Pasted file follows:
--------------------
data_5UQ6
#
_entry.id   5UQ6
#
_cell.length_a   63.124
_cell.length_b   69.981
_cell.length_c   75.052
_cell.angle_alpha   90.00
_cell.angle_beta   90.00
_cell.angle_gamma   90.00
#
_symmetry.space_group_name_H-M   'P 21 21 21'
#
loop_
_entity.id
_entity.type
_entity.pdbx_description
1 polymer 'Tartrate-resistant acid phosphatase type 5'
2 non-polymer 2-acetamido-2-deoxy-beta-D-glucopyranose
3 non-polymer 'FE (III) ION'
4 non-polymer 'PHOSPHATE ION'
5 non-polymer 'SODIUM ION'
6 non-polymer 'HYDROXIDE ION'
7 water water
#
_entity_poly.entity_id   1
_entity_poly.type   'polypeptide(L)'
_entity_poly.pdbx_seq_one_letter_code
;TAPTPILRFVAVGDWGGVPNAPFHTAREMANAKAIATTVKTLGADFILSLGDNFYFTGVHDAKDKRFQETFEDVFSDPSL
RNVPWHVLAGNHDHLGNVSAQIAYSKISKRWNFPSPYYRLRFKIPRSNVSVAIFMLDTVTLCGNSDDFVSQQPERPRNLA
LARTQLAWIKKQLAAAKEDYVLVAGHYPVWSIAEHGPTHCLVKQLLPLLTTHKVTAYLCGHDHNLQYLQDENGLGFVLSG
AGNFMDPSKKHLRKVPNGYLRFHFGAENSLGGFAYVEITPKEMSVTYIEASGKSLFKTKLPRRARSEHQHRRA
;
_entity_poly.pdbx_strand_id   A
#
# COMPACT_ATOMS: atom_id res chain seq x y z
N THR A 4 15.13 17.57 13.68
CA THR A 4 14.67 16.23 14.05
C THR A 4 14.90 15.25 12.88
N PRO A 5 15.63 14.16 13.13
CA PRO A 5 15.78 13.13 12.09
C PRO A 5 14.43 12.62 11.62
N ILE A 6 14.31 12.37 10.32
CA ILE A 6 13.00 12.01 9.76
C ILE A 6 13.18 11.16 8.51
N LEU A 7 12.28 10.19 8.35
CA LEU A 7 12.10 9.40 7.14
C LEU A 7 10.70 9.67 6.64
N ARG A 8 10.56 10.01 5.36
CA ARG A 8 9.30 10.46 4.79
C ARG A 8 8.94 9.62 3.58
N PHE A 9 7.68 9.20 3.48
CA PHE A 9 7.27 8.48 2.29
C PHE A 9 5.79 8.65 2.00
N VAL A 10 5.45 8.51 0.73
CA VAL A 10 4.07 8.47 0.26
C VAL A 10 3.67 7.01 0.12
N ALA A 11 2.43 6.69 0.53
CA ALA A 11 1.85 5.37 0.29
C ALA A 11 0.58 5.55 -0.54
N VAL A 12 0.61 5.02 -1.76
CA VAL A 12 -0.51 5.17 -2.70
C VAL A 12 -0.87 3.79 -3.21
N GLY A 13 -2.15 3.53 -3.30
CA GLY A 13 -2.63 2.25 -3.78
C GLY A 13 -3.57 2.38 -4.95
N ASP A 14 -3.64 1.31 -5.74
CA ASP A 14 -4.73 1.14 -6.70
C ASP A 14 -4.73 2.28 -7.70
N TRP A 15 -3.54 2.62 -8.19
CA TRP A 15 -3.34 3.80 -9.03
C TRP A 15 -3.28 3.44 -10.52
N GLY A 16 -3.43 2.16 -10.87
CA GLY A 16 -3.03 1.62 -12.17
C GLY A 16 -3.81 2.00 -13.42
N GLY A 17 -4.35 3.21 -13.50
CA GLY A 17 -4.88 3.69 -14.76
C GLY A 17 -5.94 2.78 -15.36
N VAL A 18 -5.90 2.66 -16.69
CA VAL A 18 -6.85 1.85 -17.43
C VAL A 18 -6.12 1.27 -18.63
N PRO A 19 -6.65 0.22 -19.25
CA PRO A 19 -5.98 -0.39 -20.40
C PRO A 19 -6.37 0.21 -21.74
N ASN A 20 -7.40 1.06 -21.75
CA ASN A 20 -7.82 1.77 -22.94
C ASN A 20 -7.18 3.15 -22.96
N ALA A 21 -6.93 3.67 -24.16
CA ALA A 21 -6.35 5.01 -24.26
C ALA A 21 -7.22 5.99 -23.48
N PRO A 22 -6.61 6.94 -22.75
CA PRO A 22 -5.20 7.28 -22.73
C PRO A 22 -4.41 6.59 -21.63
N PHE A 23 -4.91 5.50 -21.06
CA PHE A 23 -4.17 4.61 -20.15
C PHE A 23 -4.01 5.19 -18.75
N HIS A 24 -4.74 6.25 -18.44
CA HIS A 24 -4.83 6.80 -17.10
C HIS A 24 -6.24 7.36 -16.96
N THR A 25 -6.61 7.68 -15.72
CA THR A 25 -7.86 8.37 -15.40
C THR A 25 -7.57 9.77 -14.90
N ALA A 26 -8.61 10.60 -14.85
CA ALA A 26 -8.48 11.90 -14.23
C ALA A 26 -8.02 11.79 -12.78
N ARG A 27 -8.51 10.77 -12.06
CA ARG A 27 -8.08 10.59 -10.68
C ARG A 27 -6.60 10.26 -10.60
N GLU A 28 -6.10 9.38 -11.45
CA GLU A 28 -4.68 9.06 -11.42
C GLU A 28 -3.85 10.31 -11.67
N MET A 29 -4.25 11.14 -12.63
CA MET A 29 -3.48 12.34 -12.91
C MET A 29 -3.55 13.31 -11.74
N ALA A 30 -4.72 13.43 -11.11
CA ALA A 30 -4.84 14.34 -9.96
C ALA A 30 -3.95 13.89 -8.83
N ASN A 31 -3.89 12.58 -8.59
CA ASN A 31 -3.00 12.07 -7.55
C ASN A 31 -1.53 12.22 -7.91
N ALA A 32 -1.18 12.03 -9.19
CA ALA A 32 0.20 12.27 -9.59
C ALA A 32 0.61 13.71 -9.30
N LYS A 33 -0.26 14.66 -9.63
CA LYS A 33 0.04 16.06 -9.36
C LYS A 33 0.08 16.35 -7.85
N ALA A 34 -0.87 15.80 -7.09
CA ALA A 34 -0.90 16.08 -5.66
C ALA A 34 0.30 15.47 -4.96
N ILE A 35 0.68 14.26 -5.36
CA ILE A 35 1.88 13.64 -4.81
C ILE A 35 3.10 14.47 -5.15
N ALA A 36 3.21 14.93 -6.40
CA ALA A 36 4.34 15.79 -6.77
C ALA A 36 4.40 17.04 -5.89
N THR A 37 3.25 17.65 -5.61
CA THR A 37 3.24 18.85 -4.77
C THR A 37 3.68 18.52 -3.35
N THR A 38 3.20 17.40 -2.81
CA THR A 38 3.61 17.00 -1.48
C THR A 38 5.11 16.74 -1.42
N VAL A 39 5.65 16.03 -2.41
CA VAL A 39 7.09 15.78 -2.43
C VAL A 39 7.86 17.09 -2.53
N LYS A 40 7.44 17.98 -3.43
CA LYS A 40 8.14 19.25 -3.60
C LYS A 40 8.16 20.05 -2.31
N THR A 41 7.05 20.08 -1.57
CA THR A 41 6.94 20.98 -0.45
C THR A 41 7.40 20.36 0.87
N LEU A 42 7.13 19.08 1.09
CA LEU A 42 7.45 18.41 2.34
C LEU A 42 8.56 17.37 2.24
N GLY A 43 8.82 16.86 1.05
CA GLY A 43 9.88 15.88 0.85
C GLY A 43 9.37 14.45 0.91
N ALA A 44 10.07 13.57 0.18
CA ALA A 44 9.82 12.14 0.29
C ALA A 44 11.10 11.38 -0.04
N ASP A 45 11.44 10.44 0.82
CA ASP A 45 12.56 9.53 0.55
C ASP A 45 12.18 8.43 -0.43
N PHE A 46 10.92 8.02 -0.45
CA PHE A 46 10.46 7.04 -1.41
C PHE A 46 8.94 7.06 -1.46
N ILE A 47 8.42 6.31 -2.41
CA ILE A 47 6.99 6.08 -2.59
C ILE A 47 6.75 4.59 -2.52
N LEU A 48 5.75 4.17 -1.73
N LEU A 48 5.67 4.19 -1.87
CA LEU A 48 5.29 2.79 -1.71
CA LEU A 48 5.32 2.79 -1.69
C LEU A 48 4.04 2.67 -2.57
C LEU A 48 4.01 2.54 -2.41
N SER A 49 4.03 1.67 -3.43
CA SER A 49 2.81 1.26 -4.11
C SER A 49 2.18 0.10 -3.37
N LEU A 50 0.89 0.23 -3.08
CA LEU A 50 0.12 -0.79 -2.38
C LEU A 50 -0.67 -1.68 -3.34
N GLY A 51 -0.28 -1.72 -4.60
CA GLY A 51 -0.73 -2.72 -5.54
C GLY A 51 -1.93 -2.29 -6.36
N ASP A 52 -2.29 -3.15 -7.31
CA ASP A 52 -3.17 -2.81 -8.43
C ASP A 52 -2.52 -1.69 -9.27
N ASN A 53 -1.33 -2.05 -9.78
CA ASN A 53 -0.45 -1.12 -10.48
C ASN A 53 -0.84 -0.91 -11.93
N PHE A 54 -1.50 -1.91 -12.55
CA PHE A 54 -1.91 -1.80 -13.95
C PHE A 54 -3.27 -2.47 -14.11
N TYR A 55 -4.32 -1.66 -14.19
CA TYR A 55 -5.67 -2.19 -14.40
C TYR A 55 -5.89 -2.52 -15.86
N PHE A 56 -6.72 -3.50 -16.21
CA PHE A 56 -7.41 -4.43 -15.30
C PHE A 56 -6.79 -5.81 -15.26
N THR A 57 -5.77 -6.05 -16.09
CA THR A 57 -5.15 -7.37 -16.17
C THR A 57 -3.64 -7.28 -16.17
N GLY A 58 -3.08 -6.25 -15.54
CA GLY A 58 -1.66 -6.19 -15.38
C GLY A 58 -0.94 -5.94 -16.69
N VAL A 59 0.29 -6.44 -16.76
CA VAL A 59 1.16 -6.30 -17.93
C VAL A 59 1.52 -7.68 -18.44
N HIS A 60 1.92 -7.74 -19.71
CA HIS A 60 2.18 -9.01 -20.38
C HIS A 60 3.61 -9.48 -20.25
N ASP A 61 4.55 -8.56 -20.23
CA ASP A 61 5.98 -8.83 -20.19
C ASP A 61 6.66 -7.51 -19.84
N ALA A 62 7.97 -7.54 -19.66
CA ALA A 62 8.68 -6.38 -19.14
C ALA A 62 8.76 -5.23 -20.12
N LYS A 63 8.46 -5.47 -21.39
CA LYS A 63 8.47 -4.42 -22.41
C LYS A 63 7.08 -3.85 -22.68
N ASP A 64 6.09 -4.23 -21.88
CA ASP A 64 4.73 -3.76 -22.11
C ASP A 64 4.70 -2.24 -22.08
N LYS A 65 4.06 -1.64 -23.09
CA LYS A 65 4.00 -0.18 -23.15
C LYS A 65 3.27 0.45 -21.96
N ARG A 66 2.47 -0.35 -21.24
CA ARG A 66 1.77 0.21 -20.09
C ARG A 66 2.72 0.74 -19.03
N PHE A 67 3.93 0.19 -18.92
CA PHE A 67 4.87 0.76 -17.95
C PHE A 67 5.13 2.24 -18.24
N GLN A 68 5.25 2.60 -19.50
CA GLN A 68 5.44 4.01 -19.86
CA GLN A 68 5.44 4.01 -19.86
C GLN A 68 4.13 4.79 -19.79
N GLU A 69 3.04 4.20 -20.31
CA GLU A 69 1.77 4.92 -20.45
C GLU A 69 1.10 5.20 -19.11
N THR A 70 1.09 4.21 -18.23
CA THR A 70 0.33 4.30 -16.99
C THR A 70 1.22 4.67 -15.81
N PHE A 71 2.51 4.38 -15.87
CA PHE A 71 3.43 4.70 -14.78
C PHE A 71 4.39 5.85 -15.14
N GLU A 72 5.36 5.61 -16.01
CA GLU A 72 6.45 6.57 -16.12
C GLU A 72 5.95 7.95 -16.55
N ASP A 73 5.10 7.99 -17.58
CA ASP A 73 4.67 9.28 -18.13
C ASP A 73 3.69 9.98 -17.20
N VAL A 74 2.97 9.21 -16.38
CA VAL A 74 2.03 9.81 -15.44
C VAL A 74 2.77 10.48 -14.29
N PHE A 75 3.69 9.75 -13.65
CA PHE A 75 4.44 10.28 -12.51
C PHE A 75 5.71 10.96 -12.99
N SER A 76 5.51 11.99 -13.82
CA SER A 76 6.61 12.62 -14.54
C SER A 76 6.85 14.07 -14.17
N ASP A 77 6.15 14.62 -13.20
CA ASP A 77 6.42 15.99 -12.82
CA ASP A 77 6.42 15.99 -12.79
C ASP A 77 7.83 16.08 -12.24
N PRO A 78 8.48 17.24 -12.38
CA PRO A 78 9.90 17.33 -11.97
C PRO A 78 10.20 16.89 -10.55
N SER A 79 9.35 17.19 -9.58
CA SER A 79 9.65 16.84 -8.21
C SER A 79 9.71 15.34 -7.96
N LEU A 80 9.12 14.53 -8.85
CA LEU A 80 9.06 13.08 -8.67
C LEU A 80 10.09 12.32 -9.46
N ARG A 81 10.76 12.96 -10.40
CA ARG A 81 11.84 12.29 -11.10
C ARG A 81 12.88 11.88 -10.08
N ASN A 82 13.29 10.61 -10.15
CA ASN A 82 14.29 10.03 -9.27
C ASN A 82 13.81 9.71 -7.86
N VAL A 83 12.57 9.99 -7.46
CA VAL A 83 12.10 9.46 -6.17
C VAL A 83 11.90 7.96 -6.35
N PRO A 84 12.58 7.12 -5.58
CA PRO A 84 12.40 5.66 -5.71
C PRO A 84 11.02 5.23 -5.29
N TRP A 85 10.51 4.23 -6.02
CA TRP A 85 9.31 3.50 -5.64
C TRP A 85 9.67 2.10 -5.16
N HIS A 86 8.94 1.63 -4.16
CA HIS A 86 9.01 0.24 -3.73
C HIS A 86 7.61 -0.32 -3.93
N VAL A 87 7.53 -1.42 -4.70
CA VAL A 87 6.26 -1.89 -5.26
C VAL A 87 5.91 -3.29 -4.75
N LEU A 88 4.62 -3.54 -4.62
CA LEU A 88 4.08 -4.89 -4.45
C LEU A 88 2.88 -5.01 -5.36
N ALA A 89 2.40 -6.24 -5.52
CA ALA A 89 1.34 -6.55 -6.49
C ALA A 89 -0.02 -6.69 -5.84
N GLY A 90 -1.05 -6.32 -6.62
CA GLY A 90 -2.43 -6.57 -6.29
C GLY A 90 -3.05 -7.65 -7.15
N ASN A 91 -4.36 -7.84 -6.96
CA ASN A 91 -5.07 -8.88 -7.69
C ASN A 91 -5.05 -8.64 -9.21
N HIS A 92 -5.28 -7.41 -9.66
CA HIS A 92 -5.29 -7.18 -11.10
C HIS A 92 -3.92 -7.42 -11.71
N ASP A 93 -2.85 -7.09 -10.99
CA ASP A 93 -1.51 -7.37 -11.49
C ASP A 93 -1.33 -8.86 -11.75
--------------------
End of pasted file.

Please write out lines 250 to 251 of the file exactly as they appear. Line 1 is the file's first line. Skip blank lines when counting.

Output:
C ASP A 73 3.69 9.98 -17.20
N VAL A 74 2.97 9.21 -16.38